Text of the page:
There are two main types of disease based on the number of bacteria present: paucibacillary and multibacillary. The two types are differentiated by the number of poorly pigmented(poorly pigmented?) numb skin patches present, with paucibacillary having five or fewer and multibacillary having more than five. The diagnosis is confirmed by finding acid-fast bacilli in a biopsy of the skin or via detecting the DNA by polymerase chain reaction. It occurs more commonly among those living in poverty and is believed to be transmitted by respiratory droplets. It is not very contagious.
Leprosy is curable with treatment. Treatment for paucibacillary leprosy is with the medications dapsone and rifampicin for 6 months. Treatment for multibacillary leprosy consists of rifampicin, dapsone, and clofazimine for 12 months. These treatments are provided for free by the World Health Organization. A number of other antibiotics may also be used. Globally in 2012 the number of cases of leprosy was 180,000, having decreased a great deal since the 1960s. Most new cases occur in 16 countries, with India accounting for more than half. In the past 20 years, 16 million people worldwide have been cured of leprosy.
Leprosy has affected humanity for thousands of years. The disease takes its name from the Latin word Lepra, which means "scaly", while the term "Hansen's disease" is named after the physician Gerhard Armauer Hansen. Separating people in leper colonies still occurs in countries like India, where there are more than a thousand; China, where there are hundreds; and in the continent of Africa. However, most colonies have closed. Leprosy has been associated with social stigma for much of history, which remains a barrier to self-reporting and early treatment. World Leprosy Day was started in 1954 to draw awareness to those affected by leprosy.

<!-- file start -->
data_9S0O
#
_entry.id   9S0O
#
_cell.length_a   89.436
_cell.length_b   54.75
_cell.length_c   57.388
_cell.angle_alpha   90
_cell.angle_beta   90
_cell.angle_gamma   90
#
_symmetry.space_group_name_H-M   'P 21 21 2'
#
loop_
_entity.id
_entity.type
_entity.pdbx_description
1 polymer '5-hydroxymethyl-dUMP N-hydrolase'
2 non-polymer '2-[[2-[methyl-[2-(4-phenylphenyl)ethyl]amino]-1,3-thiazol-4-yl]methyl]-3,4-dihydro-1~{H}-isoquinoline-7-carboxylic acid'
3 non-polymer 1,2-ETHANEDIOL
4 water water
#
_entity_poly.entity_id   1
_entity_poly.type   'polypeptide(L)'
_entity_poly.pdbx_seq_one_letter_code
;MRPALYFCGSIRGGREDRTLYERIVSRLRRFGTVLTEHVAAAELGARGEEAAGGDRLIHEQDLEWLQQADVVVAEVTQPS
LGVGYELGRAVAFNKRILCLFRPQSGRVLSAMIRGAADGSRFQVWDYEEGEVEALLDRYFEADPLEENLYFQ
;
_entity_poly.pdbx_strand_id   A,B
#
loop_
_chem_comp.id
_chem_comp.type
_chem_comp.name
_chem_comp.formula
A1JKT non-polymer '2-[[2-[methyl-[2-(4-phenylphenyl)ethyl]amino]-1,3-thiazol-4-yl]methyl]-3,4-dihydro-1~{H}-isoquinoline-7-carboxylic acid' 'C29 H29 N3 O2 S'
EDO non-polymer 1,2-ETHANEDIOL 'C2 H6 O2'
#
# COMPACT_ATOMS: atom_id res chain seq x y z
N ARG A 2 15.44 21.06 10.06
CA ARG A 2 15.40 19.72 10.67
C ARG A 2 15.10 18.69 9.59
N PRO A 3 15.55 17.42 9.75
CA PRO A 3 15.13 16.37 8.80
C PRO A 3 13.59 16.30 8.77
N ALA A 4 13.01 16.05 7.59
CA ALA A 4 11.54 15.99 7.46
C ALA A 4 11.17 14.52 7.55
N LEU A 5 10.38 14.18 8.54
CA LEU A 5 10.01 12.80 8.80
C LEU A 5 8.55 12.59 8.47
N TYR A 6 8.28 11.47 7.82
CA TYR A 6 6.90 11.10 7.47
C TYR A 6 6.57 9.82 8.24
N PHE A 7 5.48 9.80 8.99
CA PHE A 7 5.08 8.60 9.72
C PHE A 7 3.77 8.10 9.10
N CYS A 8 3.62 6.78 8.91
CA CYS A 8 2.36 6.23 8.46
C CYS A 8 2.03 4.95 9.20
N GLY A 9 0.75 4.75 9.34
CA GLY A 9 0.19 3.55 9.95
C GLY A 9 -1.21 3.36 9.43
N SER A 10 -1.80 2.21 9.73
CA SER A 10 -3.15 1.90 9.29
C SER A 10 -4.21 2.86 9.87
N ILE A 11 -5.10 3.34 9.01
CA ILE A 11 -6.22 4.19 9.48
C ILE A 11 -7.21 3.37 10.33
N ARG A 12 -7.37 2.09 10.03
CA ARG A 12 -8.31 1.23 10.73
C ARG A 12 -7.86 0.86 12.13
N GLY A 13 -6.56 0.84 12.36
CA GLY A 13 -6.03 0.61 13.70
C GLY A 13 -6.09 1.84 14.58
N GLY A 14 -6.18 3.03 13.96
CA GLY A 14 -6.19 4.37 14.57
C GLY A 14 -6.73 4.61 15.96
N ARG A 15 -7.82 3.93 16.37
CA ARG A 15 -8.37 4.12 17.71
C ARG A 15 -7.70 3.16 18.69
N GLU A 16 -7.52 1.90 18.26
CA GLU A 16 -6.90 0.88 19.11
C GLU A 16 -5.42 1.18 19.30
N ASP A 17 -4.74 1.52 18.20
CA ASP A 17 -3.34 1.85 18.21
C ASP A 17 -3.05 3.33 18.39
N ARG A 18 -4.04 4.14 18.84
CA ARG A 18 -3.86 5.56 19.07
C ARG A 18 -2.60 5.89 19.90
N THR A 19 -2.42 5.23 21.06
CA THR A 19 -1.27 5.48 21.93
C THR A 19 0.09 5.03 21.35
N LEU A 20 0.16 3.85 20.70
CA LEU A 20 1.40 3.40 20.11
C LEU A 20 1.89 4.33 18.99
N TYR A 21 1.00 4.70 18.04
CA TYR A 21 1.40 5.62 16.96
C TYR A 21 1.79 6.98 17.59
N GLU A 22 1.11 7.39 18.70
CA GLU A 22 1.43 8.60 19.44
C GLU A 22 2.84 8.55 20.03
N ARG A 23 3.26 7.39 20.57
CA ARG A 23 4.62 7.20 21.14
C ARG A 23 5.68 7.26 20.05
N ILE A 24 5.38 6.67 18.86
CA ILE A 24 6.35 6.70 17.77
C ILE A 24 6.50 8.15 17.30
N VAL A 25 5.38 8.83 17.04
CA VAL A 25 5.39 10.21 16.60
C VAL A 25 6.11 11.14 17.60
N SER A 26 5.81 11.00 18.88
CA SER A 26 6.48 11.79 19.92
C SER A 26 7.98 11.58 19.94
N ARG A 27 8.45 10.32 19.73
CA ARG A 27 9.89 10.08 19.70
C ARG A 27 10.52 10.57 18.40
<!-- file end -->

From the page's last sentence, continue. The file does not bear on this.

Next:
This is what the World Health Organization has to say about this disease they call leprosy.
Leprosy control has improved significantly due to national and subnational campaigns in most endemic countries. Integration of primary leprosy services into existing general health services has made diagnosis and treatment of the disease easy.
Detection of all cases in a community and completion of prescribed treatment using MDT are the basic tenets of the Enhanced Global Strategy for Further Reducing Disease Burden Due to Leprosy (plan period: 2011 – 2015).
The strategy emphasizes the need to sustain expertise and increase the number of skilled leprosy staff, improve the participation of affected persons in leprosy services and reduce visible deformities otherwise called Grade 2 disabilities (G2D cases) as well as stigma associated with the disease.
National leprosy programmes for 2011 – 2015 now focus more on underserved populations and inaccessible areas to improve access and coverage. Since control strategies are limited, national programmes actively improve case holding, contact tracing, monitoring, referrals and record management.